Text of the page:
Musculoskeletal Series Part 3: Toe-Walking
Does your child walk on their toes sometimes or all the time? Have you ever wondered if this was "normal" or not? This is another common concern parents have as they watch their children learn to walk. So let's go over toe-walking and find out it if or when to be concerned.
What is toe-walking?
Toe-walking generally refers to a child walking on their toes or the balls of their feet without their heels contacting the ground. This differs from the typical heel-toe pattern of walking, that most parents are anticipating, where the foot flattens on the ground with each step.
Most babies begin walking between 12 to 15 months of age, although this can vary greatly. When babies start walking, they will unconsciously try different foot positions and mentally take notes on how it feels to walk in different positions. Walking on their toes is often a part of this. Toe-walking (or toe-standing) is very common in infants as they start to learn what it feels like to bear weight on their legs.
By about 2 years of age, most children will walk with their feet flat on the ground most of the time. By 3 years of age, children should walk with a typical heel-toe pattern.
What causes toe-walking?
For the large majority of children who toe-walk, there is no specific cause. Sometimes toe-walking runs in families and without any other developmental, muscular, or neuropsychiatric issues. You should not be concerned about your child's toe-walking if they meet all or most of these criteria:
Your child is under age 2
Your child is able to flatten their foot (you can move their foot freely without pain and they sometimes flatten their own feet when standing or walking)
Your child has no major medical conditions, particularly any conditions of the muscle, brain, or nervous system
Your child has been meeting all of their developmental milestones
Your child's height and weight are normal for age
If you are still not sure, you can always check with your child's doctor. Most toe-walkers will have a normal exam when evaluated and your child's doctor will not be concerned.
When should I be concerned about my child's toe-walking?
There are a few medical conditions that can cause toe-walking, including a short Achilles tendon, cerebral palsy, muscular dystrophy, spinal cord abnormalities, or other muscular or nervous system disorders. Toe-walking is also more common among children with autism and sensory processing disorders; however, autism does not cause toe-walking is likely more of a sensory-related preference in some children with autism.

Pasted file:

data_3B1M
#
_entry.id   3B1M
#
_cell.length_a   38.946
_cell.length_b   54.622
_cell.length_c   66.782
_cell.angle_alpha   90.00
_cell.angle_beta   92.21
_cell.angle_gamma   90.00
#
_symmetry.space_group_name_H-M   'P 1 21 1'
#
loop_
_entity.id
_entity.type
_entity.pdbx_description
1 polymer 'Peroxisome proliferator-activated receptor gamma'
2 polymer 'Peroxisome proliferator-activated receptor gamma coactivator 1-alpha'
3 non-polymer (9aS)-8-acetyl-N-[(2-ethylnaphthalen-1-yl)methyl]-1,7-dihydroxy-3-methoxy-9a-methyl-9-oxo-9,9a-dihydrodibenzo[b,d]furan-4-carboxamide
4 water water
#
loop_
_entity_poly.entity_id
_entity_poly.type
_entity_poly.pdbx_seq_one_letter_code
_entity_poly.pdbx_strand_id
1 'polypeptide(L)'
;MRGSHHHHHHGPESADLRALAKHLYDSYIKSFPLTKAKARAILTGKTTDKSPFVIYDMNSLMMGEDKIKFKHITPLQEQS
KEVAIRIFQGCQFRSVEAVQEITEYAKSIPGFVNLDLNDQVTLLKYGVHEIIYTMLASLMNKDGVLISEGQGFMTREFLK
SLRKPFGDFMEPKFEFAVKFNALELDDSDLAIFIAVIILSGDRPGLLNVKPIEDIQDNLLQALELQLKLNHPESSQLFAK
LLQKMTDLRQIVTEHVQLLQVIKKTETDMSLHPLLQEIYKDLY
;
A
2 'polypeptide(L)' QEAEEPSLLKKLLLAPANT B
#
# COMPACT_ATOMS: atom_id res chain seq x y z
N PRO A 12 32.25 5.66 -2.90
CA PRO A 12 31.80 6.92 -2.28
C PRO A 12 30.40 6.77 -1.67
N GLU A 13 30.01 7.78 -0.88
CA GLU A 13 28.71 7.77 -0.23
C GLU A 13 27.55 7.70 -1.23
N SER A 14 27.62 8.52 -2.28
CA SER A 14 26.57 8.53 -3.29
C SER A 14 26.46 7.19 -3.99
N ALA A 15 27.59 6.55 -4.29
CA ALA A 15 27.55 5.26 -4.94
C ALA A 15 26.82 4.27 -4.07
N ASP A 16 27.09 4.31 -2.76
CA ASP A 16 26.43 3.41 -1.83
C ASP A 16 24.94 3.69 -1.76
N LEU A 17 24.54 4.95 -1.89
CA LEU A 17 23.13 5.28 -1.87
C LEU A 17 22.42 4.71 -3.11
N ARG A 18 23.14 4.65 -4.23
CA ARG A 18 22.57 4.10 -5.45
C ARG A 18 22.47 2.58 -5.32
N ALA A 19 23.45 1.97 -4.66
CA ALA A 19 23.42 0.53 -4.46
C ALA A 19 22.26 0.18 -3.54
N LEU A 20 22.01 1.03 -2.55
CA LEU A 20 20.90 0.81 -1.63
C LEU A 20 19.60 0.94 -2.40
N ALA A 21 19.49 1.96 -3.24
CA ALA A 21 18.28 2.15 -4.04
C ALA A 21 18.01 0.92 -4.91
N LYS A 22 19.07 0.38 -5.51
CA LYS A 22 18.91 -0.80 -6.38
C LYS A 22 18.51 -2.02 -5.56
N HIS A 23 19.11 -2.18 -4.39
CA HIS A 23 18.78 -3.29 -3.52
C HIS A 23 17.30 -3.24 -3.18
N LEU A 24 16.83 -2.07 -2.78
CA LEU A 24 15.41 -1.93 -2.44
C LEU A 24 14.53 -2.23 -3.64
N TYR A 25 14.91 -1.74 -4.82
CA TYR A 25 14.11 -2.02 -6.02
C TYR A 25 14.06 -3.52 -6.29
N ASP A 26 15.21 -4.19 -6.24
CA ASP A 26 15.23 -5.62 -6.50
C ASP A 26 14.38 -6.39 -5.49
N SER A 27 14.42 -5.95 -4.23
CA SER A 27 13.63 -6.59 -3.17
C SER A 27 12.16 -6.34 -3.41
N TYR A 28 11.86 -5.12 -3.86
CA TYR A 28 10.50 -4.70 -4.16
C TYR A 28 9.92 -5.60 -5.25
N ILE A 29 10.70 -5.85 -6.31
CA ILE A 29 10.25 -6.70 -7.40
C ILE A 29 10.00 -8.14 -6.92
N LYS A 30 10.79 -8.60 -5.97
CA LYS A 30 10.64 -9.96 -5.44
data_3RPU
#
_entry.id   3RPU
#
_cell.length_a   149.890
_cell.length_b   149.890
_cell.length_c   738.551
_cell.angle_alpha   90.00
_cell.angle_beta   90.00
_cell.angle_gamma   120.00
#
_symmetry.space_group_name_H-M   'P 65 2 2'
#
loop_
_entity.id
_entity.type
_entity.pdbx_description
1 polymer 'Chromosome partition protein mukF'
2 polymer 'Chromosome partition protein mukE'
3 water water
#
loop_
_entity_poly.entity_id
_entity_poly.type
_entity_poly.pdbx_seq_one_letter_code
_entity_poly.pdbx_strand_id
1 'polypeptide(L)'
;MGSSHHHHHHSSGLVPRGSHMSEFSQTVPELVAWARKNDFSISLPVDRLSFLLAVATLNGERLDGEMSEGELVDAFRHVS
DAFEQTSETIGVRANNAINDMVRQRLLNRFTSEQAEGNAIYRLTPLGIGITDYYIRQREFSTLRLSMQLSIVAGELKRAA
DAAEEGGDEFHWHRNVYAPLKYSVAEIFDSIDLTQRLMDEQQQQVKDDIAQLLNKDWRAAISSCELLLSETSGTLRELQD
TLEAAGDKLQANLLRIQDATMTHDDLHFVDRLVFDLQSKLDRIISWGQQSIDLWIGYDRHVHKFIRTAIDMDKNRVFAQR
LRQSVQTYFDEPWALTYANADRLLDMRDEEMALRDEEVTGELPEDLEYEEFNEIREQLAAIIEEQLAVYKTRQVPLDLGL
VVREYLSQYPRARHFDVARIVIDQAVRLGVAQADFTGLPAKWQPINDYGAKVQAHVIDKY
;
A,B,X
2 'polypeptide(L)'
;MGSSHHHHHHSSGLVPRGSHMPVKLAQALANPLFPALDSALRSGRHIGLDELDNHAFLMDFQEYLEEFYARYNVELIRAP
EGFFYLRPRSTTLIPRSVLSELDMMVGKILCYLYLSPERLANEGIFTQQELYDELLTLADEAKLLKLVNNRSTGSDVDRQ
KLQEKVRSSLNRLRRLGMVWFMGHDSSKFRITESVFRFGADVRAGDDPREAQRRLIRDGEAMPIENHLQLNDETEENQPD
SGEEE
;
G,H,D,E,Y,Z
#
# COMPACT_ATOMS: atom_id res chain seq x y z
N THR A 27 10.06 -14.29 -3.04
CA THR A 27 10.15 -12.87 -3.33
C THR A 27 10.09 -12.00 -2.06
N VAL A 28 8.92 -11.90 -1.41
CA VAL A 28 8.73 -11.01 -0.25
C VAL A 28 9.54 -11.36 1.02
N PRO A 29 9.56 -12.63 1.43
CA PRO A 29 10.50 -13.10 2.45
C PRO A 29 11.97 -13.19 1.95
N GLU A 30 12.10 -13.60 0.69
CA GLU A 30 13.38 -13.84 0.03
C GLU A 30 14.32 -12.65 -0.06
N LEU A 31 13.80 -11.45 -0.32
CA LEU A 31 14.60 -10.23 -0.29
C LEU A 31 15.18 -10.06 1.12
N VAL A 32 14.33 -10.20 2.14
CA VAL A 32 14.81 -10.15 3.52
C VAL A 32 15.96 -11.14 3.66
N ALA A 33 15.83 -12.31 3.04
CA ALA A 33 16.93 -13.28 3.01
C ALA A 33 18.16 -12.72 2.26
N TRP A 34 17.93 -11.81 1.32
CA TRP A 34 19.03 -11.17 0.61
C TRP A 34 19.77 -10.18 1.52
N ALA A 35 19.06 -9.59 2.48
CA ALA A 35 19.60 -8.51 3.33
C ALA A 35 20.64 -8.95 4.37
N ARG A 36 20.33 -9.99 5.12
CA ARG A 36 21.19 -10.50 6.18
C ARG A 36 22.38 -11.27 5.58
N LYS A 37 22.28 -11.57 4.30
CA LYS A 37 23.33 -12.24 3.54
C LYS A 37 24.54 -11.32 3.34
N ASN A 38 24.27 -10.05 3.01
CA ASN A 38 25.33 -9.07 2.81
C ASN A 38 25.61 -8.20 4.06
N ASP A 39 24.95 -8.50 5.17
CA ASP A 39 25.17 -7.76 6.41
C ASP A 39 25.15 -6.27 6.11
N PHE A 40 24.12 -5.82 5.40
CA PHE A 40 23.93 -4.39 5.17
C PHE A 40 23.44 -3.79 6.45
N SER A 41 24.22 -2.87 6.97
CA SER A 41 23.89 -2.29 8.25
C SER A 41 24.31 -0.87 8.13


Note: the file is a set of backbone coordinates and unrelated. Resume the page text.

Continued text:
Consult your child's doctor if your child meets some or all of these criteria:
Your child is over age 2, or especially over age 5, and still toe-walks
Your child walks on his/her toes most or all of the time
Your child has stiff muscles (you cannot freely move their feet or your child cannot completely flatten their foot on the ground)
Your child is unbalanced or awkward in their walking (over age 2)
Your child trips and falls often (over age 2)
Your child is not meeting all of their developmental milestones
Your child has other medical problems, especially cerebral palsy or a muscle, spine, or nerve disorder
You have a family history of muscular dystrophy or other muscle or nerve disorders
Your child has autism or a sensory processing disorder or you have concern for this for reasons other than toe-walking
If your child meets one or more of these criteria, discuss with your child's doctor right away to find out if your child may need intervention to help with his/her toe-walking and any related issues.
Can my child's toe-walking lead to any problems or complications?
Even if there is no specific cause or underlying medical condition causing your child's toe-walking, persistent or prolonged toe-walking can lead to tightening of the muscles and tendons over time. This can lead to complications, such as uncoordinated walking and running, frequent trips or falls, problems wearing shoes, and difficulty participating in sports or physical activities.
If your child has been toe-walking for a long time (typically for years) and develops this type of stiffness, they may need physical therapy, orthotics, serial casting/bracing, and occasionally, surgery to correct the stiffness and restore a normal gait.
Continue reading the Musculoskeletal Series for other related topics such as:
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